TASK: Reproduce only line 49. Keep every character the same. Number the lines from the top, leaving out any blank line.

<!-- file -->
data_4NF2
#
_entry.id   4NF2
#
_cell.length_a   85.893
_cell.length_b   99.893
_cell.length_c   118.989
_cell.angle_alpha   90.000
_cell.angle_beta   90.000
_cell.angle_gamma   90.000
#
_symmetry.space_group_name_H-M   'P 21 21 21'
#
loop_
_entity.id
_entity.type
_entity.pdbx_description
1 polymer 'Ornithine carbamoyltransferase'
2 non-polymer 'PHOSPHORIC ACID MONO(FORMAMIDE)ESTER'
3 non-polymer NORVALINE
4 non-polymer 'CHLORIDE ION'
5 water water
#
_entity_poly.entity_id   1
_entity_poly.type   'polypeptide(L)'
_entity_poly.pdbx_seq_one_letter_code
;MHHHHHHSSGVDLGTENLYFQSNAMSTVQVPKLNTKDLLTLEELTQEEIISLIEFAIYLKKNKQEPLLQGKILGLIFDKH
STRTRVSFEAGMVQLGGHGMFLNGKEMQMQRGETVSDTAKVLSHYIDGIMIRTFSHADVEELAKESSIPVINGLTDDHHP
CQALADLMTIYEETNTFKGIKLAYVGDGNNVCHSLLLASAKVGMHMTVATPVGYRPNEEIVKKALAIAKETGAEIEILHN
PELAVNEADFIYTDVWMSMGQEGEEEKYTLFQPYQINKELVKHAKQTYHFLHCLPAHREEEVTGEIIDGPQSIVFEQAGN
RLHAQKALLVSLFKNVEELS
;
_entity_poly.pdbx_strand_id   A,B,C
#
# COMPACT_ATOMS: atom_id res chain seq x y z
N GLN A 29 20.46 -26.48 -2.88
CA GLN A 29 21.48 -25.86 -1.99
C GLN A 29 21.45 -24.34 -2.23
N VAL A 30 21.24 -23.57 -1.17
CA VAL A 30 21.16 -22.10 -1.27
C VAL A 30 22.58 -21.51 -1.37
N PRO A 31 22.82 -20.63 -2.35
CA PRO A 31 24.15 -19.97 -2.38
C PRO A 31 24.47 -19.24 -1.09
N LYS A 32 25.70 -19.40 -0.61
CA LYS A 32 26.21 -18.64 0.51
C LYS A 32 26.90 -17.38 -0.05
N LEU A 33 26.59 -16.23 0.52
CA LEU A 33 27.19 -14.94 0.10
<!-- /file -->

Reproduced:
CA LEU A 33 27.19 -14.94 0.10